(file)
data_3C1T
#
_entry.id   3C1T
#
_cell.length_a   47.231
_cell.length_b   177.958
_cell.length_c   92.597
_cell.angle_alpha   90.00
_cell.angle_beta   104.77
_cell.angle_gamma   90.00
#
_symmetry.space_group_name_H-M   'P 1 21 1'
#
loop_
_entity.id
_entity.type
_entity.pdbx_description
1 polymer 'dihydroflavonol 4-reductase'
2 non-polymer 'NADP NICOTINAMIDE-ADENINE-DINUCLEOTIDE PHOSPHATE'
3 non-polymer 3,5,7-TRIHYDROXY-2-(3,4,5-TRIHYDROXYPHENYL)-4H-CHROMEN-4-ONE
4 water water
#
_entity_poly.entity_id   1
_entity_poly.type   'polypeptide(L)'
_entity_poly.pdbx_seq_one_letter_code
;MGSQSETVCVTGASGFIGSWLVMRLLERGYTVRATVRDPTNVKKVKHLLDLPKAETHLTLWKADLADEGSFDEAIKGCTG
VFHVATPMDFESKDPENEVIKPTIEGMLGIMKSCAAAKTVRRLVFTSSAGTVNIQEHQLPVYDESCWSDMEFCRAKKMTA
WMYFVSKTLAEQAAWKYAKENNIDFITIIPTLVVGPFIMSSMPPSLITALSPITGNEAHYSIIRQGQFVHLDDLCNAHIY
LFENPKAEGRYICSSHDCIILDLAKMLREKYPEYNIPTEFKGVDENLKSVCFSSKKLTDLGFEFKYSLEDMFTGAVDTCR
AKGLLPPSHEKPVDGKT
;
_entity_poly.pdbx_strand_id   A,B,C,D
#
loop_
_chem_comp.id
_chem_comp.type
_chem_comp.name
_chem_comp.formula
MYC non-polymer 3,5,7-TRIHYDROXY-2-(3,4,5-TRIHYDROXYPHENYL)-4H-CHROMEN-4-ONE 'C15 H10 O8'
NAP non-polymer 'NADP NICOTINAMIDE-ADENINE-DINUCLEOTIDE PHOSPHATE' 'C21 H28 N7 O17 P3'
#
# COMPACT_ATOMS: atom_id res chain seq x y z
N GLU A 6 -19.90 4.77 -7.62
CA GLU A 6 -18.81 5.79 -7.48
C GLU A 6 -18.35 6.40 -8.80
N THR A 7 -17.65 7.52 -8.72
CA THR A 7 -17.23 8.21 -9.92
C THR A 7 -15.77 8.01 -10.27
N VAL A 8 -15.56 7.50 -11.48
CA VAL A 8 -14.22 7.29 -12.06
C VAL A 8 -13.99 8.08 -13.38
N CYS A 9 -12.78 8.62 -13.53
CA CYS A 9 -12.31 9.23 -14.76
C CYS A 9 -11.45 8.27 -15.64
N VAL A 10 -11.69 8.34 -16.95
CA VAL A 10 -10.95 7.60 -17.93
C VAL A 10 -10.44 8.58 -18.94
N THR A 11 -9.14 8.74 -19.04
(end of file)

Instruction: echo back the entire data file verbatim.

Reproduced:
data_3C1T
#
_entry.id   3C1T
#
_cell.length_a   47.231
_cell.length_b   177.958
_cell.length_c   92.597
_cell.angle_alpha   90.00
_cell.angle_beta   104.77
_cell.angle_gamma   90.00
#
_symmetry.space_group_name_H-M   'P 1 21 1'
#
loop_
_entity.id
_entity.type
_entity.pdbx_description
1 polymer 'dihydroflavonol 4-reductase'
2 non-polymer 'NADP NICOTINAMIDE-ADENINE-DINUCLEOTIDE PHOSPHATE'
3 non-polymer 3,5,7-TRIHYDROXY-2-(3,4,5-TRIHYDROXYPHENYL)-4H-CHROMEN-4-ONE
4 water water
#
_entity_poly.entity_id   1
_entity_poly.type   'polypeptide(L)'
_entity_poly.pdbx_seq_one_letter_code
;MGSQSETVCVTGASGFIGSWLVMRLLERGYTVRATVRDPTNVKKVKHLLDLPKAETHLTLWKADLADEGSFDEAIKGCTG
VFHVATPMDFESKDPENEVIKPTIEGMLGIMKSCAAAKTVRRLVFTSSAGTVNIQEHQLPVYDESCWSDMEFCRAKKMTA
WMYFVSKTLAEQAAWKYAKENNIDFITIIPTLVVGPFIMSSMPPSLITALSPITGNEAHYSIIRQGQFVHLDDLCNAHIY
LFENPKAEGRYICSSHDCIILDLAKMLREKYPEYNIPTEFKGVDENLKSVCFSSKKLTDLGFEFKYSLEDMFTGAVDTCR
AKGLLPPSHEKPVDGKT
;
_entity_poly.pdbx_strand_id   A,B,C,D
#
loop_
_chem_comp.id
_chem_comp.type
_chem_comp.name
_chem_comp.formula
MYC non-polymer 3,5,7-TRIHYDROXY-2-(3,4,5-TRIHYDROXYPHENYL)-4H-CHROMEN-4-ONE 'C15 H10 O8'
NAP non-polymer 'NADP NICOTINAMIDE-ADENINE-DINUCLEOTIDE PHOSPHATE' 'C21 H28 N7 O17 P3'
#
# COMPACT_ATOMS: atom_id res chain seq x y z
N GLU A 6 -19.90 4.77 -7.62
CA GLU A 6 -18.81 5.79 -7.48
C GLU A 6 -18.35 6.40 -8.80
N THR A 7 -17.65 7.52 -8.72
CA THR A 7 -17.23 8.21 -9.92
C THR A 7 -15.77 8.01 -10.27
N VAL A 8 -15.56 7.50 -11.48
CA VAL A 8 -14.22 7.29 -12.06
C VAL A 8 -13.99 8.08 -13.38
N CYS A 9 -12.78 8.62 -13.53
CA CYS A 9 -12.31 9.23 -14.76
C CYS A 9 -11.45 8.27 -15.64
N VAL A 10 -11.69 8.34 -16.95
CA VAL A 10 -10.95 7.60 -17.93
C VAL A 10 -10.44 8.58 -18.94
N THR A 11 -9.14 8.74 -19.04